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Letter to the Editor   |    
Reducing Suicidal Ideation and Depression in Older Primary Care Patients: The Oldest Old and Pain
Barbara Warner, M.D.
Am J Psychiatry 2010;167:102-103. doi:10.1176/appi.ajp.2009.09091254
View Author and Article Information

Dr. Warner is employed by Novartis Pharmaceuticals, Inc.

This letter was accepted for publication in October 2009.

Copyright © American Psychiatric Association

Accepted October , 2009.

To the Editor: George S. Alexopoulos, M.D., et al. (1) are to be commended for their article published in the August 2009 issue of the Journal, in which they extended their 2004 Prevention of Suicide in Primary Care Elderly: Collaborative Trial (PROSPECT) study findings to 24-month outcomes for patients ≥60 years of age in the primary care setting. Because the "oldest old," those persons ≥75 years of age, are becoming a more significant portion of the U.S. population (2), it would be interesting to know what percentage of the PROSPECT study these patients comprise and whether the PROSPECT study included nursing home and hospice patients. A limitation of the study, as noted by the authors, was the lack of information on patients' specific medical diagnoses and treatment thereof, which can be important in the assessment of well-being in the oldest old.

Although the toll of chronic diseases becomes apparent in mortality rates with increasing age, the suicide rate for men in the United States is highest among those ≥85 years (3). Beyond defined suicide, the rates of "undetermined deaths" (4) and "voluntary deaths" (e.g., deaths as the result of decreased or no intake of food or water, increased self-administration of drugs, physician-assisted suicide) (5) increase for those older than 75 years of age compared with younger older-age individuals. In addition, the oldest old have a greater tendency to use more determined methods of suicide, such as hanging and firearms (4). Finally, elderly persons with several medical illnesses have an increased risk of suicide. Severe pain, often associated with malignancies, also has a high association with suicide (4).

Besides targeting older men (6), taking into account additional risk factors for suicide might increase treatment efficacy. Patients over 75 years of age, those with access to firearms, and those with multiple medical illnesses and/or severe pain, particularly if they are also men, could be the focus of intervention. Additional efforts beyond depression treatment and reduced access to firearms could include enhanced medical and social support as well as pain management.

Alexopoulos  GS;  Reynolds  CF;  Bruce  ML;  Katz  IR;  Raue  PJ;  Mulsant  BH;  Oslin  DW;  Have  TT;  PROSPECT Group:  Reducing suicidal ideation and depression in older primary care patients: 24-month outcomes of the PROSPECT study.  Am J Psychiatry 2009; 166:882–890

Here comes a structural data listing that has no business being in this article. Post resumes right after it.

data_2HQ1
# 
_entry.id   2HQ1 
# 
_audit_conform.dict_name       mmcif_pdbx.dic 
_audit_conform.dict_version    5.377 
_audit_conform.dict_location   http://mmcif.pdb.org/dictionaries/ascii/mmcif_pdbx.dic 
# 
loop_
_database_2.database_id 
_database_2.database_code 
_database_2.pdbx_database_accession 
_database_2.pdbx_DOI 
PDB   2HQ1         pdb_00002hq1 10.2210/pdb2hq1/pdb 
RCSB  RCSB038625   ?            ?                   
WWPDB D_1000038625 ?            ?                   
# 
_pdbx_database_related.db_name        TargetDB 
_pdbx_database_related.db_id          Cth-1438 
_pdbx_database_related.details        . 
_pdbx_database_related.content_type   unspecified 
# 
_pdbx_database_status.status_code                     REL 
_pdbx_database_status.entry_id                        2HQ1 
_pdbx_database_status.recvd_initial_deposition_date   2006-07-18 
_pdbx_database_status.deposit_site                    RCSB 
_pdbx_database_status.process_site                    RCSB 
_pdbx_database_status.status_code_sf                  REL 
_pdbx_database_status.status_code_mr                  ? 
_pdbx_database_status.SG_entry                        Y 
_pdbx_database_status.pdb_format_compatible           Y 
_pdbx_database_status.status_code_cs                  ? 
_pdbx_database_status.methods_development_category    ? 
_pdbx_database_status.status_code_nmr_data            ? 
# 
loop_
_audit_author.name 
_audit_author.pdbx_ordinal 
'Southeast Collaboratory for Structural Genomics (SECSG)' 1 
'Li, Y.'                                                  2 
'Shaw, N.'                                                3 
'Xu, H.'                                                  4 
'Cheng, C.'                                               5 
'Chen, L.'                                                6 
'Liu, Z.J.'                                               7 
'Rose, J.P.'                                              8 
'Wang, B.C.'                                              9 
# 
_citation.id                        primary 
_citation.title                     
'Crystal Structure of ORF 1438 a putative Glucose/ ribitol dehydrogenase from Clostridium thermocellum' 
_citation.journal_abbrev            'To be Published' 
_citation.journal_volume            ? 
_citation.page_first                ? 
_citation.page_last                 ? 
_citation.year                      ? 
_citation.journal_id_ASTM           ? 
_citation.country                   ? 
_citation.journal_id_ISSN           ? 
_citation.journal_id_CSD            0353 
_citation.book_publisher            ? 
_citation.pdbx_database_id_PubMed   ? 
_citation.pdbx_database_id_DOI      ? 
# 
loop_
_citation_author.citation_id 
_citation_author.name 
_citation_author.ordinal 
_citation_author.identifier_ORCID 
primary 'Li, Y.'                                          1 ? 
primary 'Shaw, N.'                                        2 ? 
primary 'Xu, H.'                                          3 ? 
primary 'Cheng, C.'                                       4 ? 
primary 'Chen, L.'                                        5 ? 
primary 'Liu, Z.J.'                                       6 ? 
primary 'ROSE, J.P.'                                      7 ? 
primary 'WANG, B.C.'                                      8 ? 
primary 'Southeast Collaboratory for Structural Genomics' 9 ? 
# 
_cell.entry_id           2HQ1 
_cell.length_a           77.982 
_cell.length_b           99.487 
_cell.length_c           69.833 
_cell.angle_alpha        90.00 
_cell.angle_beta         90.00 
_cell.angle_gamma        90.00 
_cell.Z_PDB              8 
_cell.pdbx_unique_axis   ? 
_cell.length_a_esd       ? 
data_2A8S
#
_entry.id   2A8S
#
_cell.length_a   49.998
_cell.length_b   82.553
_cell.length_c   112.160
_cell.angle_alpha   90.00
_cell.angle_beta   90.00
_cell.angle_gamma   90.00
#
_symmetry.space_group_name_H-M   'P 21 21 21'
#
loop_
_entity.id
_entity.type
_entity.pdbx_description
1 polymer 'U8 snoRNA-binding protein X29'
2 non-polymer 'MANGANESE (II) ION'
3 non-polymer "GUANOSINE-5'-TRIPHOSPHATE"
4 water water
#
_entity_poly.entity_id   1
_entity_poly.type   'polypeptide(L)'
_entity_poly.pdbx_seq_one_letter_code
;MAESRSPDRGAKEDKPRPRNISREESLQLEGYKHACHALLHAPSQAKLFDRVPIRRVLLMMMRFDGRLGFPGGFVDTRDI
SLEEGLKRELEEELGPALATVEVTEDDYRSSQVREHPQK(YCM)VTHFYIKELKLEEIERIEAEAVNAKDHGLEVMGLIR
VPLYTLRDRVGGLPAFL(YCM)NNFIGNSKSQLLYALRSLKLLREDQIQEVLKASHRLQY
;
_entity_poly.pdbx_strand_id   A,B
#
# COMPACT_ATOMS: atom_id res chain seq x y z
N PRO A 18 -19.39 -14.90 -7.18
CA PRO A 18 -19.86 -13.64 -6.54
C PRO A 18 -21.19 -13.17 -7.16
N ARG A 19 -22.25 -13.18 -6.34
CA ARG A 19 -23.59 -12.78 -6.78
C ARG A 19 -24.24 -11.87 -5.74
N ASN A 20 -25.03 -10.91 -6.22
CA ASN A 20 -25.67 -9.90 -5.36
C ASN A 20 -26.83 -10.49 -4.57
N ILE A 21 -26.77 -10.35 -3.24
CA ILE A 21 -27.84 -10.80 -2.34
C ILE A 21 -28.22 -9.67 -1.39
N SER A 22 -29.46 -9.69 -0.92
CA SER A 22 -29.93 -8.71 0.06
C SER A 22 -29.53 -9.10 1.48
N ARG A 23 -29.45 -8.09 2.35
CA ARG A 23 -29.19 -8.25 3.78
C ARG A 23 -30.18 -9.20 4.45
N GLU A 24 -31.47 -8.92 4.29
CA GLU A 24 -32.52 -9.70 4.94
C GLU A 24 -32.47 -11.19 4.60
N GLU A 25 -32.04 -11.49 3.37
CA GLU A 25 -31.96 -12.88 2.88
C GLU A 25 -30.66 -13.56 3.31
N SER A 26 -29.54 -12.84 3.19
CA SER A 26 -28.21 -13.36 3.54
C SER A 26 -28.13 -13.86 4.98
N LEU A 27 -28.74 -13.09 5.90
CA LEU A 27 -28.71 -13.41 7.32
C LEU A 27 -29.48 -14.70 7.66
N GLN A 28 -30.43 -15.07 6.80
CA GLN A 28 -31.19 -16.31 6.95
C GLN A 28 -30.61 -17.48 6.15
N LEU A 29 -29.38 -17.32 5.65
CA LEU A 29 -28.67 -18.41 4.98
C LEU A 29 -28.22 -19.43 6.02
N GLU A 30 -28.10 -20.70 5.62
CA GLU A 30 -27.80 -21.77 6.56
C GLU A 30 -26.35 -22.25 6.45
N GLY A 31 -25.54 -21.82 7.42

[CrossRef] | [PubMed]
 
 Centers for Disease Control and Prevention: Health, United States, 2008 .  Washington, DC,  United States Department of Health and Human Services, 2008http://www.cdc.gov/nchs/data/hus/hus08.pdf#026 (Accessed August 31, 2009)
 
Karch  DL;  Dahlberg  LL;  Patel  N;  Davis  N;  Logan  JE;  Hill  HA;  Ortega  L:  Surveillance for violent deaths: National Violent Death Reporting System, 16 States .  MMWR Surveill Summ2009; 58:1–44. http://www.cdc.gov/mmwr/preview/mmwrhtml/ss5801a1.htm#tab3 (Accessed August 31, 2009)
 
Voaklander  DC;  Rowe  BH;  Dryden  DM;  Pahal  J;  Saar  P;  Kelly  KD:  Medical illness, medication use and suicide in seniors: a population-based case-control study.  J Epidemiol Community Health 2008; 62:138–146
[CrossRef] | [PubMed]
 
Meier  DE;  Emmons  C-A;  Litke  A;  Wallenstein  S;  Morrison  S:  Characteristics of patients requesting and receiving physician-assisted death.  Arch Intern Med 2003; 163:1537–1642
[CrossRef] | [PubMed]
 
Conwell  Y:  Suicide prevention in later life: a glass half full, or half empty? Am J Psychiatry 2009; 166:845–848
[CrossRef] | [PubMed]
 
References Container
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References

Alexopoulos  GS;  Reynolds  CF;  Bruce  ML;  Katz  IR;  Raue  PJ;  Mulsant  BH;  Oslin  DW;  Have  TT;  PROSPECT Group:  Reducing suicidal ideation and depression in older primary care patients: 24-month outcomes of the PROSPECT study.  Am J Psychiatry 2009; 166:882–890
[CrossRef] | [PubMed]
 
 Centers for Disease Control and Prevention: Health, United States, 2008 .  Washington, DC,  United States Department of Health and Human Services, 2008http://www.cdc.gov/nchs/data/hus/hus08.pdf#026 (Accessed August 31, 2009)
 
Karch  DL;  Dahlberg  LL;  Patel  N;  Davis  N;  Logan  JE;  Hill  HA;  Ortega  L:  Surveillance for violent deaths: National Violent Death Reporting System, 16 States .  MMWR Surveill Summ2009; 58:1–44. http://www.cdc.gov/mmwr/preview/mmwrhtml/ss5801a1.htm#tab3 (Accessed August 31, 2009)
 
Voaklander  DC;  Rowe  BH;  Dryden  DM;  Pahal  J;  Saar  P;  Kelly  KD:  Medical illness, medication use and suicide in seniors: a population-based case-control study.  J Epidemiol Community Health 2008; 62:138–146
[CrossRef] | [PubMed]
 
Meier  DE;  Emmons  C-A;  Litke  A;  Wallenstein  S;  Morrison  S:  Characteristics of patients requesting and receiving physician-assisted death.  Arch Intern Med 2003; 163:1537–1642
[CrossRef] | [PubMed]
 
Conwell  Y:  Suicide prevention in later life: a glass half full, or half empty? Am J Psychiatry 2009; 166:845–848
[CrossRef] | [PubMed]
 
References Container
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